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I'm trying to understand what this model exactly specifies.For example, is k1 the same as k' used in equations, and is u0 the same as mu_0?

* Customized PTM 65nm NMOS

.model  nmos  nmos  level = 54

+version = 4.0    binunit = 1    paramchk= 1    mobmod  = 0
+capmod  = 2      igcmod  = 1    igbmod  = 1    geomod  = 1
+diomod  = 1      rdsmod  = 0    rbodymod= 1    rgatemod= 1
+permod  = 1      acnqsmod= 0    trnqsmod= 0

* parameters related to the technology node
+tnom = 27    epsrox = 3.9
+eta0 = 0.0058    nfactor = 1.9    wint = 5e-09
+cgso = 1.5e-10    cgdo = 1.5e-10    xl = -3e-08

* parameters customized by the user
+toxe = 1.85e-09    toxp = 1.2e-09    toxm = 1.85e-09    toxref = 1.85e-09
+dtox = 6.5e-10    lint = 5.25e-09
+vth0 = 0.429    k1 = 0.497    u0 = 0.04861    vsat = 124340
+rdsw = 165    ndep = 2.6e+18    xj = 1.96e-08

* secondary parameters
+ll      = 0            wl      = 0            lln     = 1            wln     = 1          
+lw      = 0            ww      = 0            lwn     = 1            wwn     = 1          
+lwl     = 0            wwl     = 0            xpart   = 0               
+k2      = 0.01         k3      = 0          
+k3b     = 0            w0      = 2.5e-006     dvt0    = 1            dvt1    = 2       
+dvt2    = -0.032       dvt0w   = 0            dvt1w   = 0            dvt2w   = 0          
+dsub    = 0.1          minv    = 0.05         voffl   = 0            dvtp0   = 1.0e-009     
+dvtp1   = 0.1          lpe0    = 0            lpeb    = 0               
+ngate   = 2e+020       nsd     = 2e+020       phin    = 0          
+cdsc    = 0.000        cdscb   = 0            cdscd   = 0            cit     = 0          
+voff    = -0.13        etab    = 0          
+vfb     = -0.55        ua      = 6e-010       ub      = 1.2e-018     
+uc      = 0            a0      = 1.0          ags     = 1e-020     
+a1      = 0            a2      = 1.0          b0      = 0            b1      = 0          
+keta    = 0.04         dwg     = 0            dwb     = 0            pclm    = 0.04       
+pdiblc1 = 0.001        pdiblc2 = 0.001        pdiblcb = -0.005       drout   = 0.5        
+pvag    = 1e-020       delta   = 0.01         pscbe1  = 8.14e+008    pscbe2  = 1e-007     
+fprout  = 0.2          pdits   = 0.08         pditsd  = 0.23         pditsl  = 2.3e+006   
+rsh     = 5            rsw     = 85           rdw     = 85        
+rdswmin = 0            rdwmin  = 0            rswmin  = 0            prwg    = 0          
+prwb    = 6.8e-011     wr      = 1            alpha0  = 0.074        alpha1  = 0.005      
+beta0   = 30           agidl   = 0.0002       bgidl   = 2.1e+009     cgidl   = 0.0002     
+egidl   = 0.8          

+aigbacc = 0.012        bigbacc = 0.0028       cigbacc = 0.002     
+nigbacc = 1            aigbinv = 0.014        bigbinv = 0.004        cigbinv = 0.004      
+eigbinv = 1.1          nigbinv = 3            aigc    = 0.012        bigc    = 0.0028     
+cigc    = 0.002        aigsd   = 0.012        bigsd   = 0.0028       cigsd   = 0.002     
+nigc    = 1            poxedge = 1            pigcd   = 1            ntox    = 1          

+xrcrg1  = 12           xrcrg2  = 5          
+cgbo    = 2.56e-011    cgdl    = 2.653e-10     
+cgsl    = 2.653e-10    ckappas = 0.03         ckappad = 0.03         acde    = 1          
+moin    = 15           noff    = 0.9          voffcv  = 0.02       

+kt1     = -0.11        kt1l    = 0            kt2     = 0.022        ute     = -1.5       
+ua1     = 4.31e-009    ub1     = 7.61e-018    uc1     = -5.6e-011    prt     = 0          
+at      = 33000      

+fnoimod = 1            tnoimod = 0          

+jss     = 0.0001       jsws    = 1e-011       jswgs   = 1e-010       njs     = 1          
+ijthsfwd= 0.01         ijthsrev= 0.001        bvs     = 10           xjbvs   = 1          
+jsd     = 0.0001       jswd    = 1e-011       jswgd   = 1e-010       njd     = 1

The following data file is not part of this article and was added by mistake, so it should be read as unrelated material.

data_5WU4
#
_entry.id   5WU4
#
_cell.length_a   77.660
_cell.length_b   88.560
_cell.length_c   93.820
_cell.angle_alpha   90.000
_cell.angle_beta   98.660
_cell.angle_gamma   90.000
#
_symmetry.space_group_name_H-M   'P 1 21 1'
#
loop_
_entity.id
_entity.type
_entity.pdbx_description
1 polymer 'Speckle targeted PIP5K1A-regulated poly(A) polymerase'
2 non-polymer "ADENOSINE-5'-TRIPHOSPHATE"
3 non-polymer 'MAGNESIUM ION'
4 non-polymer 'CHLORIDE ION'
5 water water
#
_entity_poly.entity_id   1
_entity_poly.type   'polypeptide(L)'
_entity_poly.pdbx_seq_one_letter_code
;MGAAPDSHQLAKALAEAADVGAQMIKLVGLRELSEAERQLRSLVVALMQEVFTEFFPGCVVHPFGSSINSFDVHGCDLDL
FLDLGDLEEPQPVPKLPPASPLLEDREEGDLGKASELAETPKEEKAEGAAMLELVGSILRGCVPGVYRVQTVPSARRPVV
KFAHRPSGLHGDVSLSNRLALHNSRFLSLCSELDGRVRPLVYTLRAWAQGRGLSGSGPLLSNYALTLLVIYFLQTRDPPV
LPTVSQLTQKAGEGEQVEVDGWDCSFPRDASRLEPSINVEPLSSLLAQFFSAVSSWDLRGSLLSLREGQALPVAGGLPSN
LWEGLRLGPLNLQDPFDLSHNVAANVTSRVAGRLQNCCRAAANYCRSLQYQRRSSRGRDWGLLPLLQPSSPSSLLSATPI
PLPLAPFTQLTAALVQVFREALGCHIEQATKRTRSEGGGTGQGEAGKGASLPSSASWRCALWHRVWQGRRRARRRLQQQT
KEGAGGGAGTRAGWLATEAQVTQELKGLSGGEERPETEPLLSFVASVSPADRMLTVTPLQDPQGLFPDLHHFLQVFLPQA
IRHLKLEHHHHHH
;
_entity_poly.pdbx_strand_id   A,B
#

+ijthdfwd= 0.01         ijthdrev= 0.001        bvd     = 10           xjbvd   = 1          
+pbs     = 1            cjs     = 0.0005       mjs     = 0.5          pbsws   = 1          
+cjsws   = 5e-010       mjsws   = 0.33         pbswgs  = 1            cjswgs  = 3e-010     
+mjswgs  = 0.33         pbd     = 1            cjd     = 0.0005       mjd     = 0.5        
+pbswd   = 1            cjswd   = 5e-010       mjswd   = 0.33         pbswgd  = 1          
+cjswgd  = 5e-010       mjswgd  = 0.33         tpb     = 0.005        tcj     = 0.001      
+tpbsw   = 0.005        tcjsw   = 0.001        tpbswg  = 0.005        tcjswg  = 0.001      
+xtis    = 3            xtid    = 3          

+dmcg    = 0e-006       dmci    = 0e-006       dmdg    = 0e-006       dmcgt   = 0e-007     
+dwj     = 0.0e-008     xgw     = 0e-007       xgl     = 0e-008     

+rshg    = 0.4          gbmin   = 1e-010       rbpb    = 5            rbpd    = 15         
+rbps    = 15           rbdb    = 15           rbsb    = 15           ngcon   = 1          

Also, if they are what I think they are, can we use these to calculate the gain at a particular bias?(Do these values change?).

Problem:

I am supposed to design and simulate a two-stage opamp with miller compensation using this and a similar pmos model.Analytically, I can fix some values for the various parameters ( gm,go,etc.) but how can I change them in my model for the simulation?I experimented with W,L values, but couldn't meet the specifications. enter image description here

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    \$\begingroup\$ To get a better understanding, you will need to dive into the model that is used. It says ".model nmos nmos level 54" so just search for "mos model level 54", first link: km2000.us/franklinduan/articles/hspice/hspice_2001_2-173.html it describes all parameters of the BSIM level 54 model. Follow some of the other links from the search to see what the used equations are. Realize that such models are much, much more complex than the standard quadratic model: Id = Kp(Vgs -Vt)^2 than we use for hand calculations. \$\endgroup\$ Dec 11, 2021 at 21:09
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    \$\begingroup\$ This looks like a good manual that explains how MOS models work: www2.ece.rochester.edu/courses/ECE222/hspice/hspice_mosfet.pdf If you manage do understand that document then you will appreciate the complexity that goes into these models and that MOSFET modelling is a specialty of its own. \$\endgroup\$ Dec 11, 2021 at 21:13
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    \$\begingroup\$ k' pretty much goes out the door after LEVEL 1 or 2. Those are very basic models. Luckily, you can try to extract an approximation (it will not be constant). I struggled with that for a long time. \$\endgroup\$
    – pat
    Dec 11, 2021 at 21:26
  • \$\begingroup\$ This link will be of interest to you. \$\endgroup\$
    – Syed
    Dec 12, 2021 at 5:39